I’m still going to need a few days to process this year’s ALTA conference before I write something more substantial, but I just wanted to say that the conference went even better than expected. The panels were brilliant, David Bellos was incredible, the parties were drunken, and the conversations were stimulating. And nothing went terribly wrong!
(Well, our tattoo plans had to be delayed till this week due to unfortunate timing, but that’s not too tragic . . . We’re still getting the hyphellipses tattoos and will post pics when it happens.)
Anyway, over the next month or so, we’ll be posting videos from the conference. We taped a TON of events and panels for those who couldn’t make it, or are just curious about what goes on at ALTA. It’s going to take a little while to make this happen though, but we will get them up eventually.
In the meantime, if you attended, would you please fill out this survey about the conference? I’m very curious as to what people thought, and I’m sure the Dallas office and next year’s organizers would appreciate some feedback as well.
Over at Literary License, Gwen Dawson has started an interesting survey to look at the influence of lit blogs on book purchasing. She’s going to post the results on February 13th, so you have plenty of time to a) take the survey and b) spread the word.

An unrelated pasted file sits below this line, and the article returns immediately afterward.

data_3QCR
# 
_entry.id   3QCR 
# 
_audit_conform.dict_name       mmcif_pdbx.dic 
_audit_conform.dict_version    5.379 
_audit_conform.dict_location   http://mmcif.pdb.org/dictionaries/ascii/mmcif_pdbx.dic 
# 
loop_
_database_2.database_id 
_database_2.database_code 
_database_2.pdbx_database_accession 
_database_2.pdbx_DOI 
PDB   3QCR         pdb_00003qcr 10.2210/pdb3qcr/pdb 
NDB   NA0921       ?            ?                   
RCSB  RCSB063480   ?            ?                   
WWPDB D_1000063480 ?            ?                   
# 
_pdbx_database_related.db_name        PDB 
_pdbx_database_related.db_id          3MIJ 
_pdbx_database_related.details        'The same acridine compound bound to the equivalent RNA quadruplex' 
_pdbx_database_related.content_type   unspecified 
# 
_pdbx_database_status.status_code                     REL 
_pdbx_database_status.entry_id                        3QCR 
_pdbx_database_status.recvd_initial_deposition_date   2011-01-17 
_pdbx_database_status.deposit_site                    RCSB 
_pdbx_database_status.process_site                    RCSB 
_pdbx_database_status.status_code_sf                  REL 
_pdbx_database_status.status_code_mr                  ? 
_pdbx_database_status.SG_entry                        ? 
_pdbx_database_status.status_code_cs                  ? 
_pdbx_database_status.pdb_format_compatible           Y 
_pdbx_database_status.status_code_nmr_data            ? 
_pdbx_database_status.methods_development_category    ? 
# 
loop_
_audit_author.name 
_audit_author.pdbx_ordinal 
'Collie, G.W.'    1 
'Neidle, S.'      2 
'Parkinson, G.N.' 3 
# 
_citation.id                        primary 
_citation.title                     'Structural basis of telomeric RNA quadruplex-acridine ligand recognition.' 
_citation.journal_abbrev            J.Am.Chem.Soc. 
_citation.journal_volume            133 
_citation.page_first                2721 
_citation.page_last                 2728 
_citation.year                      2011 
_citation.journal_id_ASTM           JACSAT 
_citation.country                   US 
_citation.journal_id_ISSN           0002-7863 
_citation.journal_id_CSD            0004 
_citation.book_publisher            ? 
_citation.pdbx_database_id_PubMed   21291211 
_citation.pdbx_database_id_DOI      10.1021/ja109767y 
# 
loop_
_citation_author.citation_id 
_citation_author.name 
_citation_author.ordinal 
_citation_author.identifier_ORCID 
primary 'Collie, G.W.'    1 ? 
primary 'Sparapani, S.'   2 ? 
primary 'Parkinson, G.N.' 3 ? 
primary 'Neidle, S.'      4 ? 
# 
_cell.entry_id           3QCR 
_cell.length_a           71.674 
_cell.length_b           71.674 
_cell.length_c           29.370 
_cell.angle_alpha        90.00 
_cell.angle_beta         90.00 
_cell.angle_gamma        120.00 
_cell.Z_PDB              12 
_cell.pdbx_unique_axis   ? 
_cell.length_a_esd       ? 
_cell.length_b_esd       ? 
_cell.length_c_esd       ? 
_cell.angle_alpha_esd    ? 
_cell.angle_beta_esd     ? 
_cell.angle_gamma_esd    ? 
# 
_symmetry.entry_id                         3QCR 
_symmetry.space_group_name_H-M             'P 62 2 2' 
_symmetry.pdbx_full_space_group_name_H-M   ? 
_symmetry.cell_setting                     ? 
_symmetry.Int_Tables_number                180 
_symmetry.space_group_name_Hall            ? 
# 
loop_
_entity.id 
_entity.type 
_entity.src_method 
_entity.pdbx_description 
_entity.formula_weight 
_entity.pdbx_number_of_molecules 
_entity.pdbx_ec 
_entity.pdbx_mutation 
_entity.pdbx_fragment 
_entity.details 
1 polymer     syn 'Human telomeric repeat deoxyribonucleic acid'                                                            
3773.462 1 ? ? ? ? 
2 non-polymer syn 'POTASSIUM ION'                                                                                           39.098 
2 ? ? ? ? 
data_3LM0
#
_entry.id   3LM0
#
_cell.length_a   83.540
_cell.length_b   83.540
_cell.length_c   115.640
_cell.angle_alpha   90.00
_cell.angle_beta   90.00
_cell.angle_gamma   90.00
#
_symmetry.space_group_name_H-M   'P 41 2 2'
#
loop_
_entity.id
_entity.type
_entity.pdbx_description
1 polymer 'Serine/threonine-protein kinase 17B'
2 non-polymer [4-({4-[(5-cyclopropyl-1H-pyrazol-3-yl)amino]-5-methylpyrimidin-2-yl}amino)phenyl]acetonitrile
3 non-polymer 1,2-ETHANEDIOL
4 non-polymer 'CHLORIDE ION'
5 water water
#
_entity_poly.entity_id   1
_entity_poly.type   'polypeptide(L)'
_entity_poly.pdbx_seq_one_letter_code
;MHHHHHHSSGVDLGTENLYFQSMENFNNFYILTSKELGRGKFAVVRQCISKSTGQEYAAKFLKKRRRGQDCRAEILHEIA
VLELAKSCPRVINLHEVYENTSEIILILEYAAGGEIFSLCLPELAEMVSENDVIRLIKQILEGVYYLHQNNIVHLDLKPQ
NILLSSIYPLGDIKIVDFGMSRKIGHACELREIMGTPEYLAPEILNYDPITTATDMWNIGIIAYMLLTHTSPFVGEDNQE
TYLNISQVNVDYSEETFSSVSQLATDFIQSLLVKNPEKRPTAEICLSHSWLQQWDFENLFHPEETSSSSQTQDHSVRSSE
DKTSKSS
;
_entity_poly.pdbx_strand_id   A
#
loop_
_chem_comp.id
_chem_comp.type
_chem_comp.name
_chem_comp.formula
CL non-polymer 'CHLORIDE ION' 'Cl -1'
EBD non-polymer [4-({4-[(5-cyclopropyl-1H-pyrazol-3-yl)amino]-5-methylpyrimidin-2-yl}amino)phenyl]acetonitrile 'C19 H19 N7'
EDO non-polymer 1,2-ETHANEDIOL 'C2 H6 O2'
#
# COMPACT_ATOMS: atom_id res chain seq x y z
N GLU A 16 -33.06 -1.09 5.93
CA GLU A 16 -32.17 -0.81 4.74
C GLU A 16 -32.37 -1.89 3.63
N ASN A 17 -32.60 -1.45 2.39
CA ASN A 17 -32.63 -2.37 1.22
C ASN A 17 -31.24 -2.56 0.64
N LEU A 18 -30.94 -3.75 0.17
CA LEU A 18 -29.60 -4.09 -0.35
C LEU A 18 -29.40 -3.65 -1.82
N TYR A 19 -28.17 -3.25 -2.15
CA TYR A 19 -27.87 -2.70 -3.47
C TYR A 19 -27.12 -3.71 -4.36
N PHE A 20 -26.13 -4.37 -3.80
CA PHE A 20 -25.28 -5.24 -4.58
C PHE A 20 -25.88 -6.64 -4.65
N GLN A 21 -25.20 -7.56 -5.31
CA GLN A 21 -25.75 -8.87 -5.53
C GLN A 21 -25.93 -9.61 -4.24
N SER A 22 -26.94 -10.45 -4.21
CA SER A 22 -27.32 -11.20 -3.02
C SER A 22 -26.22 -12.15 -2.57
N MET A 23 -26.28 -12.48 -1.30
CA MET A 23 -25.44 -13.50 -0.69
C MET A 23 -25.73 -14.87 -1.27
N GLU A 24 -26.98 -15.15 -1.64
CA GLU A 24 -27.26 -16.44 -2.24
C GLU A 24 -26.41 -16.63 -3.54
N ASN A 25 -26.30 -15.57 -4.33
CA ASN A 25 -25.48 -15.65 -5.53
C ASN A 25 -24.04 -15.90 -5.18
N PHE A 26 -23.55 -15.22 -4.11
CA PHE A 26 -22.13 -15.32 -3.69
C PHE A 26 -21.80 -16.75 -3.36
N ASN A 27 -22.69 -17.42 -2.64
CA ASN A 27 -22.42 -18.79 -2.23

I’m really interested in seeing how this turns out . . .
For the past 140 years, Anna Karenina has been loved by millions of readers all over the world. It’s easy to see why: the novel’s two main plots revolve around characters who are just trying to find happiness through love.. . .
Linn Ullmann’s The Cold Song, her fifth novel, is built much like the house about which its story orbits: Mailund, a stately white mansion set in the Norwegian countryside a few hours drive from Oslo. The house, nestled into the. . .
Karel Schoeman’s Afrikaans novel, This Life, translated by Else Silke, falls into a genre maybe only noticed by the type of reader who tends toward Wittgenstein-type family resemblances. The essential resemblance is an elderly narrator, usually alone—or with one other. . .
In Joris-Karl Hyusmans’s most popular novel, À rebours (Against Nature or Against the Grain, depending on the which translated edition you’re reading), there is a famous scene where the protagonist, the decadent Jean des Esseintes, starts setting gemstones on the. . .
There are books that can only wisely be recommended to specific types of readers, where it is easy to know who the respective book won’t appeal to, and Kristiina Ehin’s Walker on Water is one these. What makes this neither. . .
Imagine the most baroque excesses of Goethe, Shakespeare, and Poe, blended together and poured into a single book: That is The Nightwatches of Bonaventura. Ophelia and Hamlet fall in love in a madhouse, suicidal young men deliver mournful and heartfelt. . .
In 1899, Maurice Ravel wrote “Pavane pour une infante défunte” (“Pavane for a Dead Princess”) for solo piano (a decade later, he published an orchestral version). The piece wasn’t written for a particular person; Ravel simply wanted to compose a. . .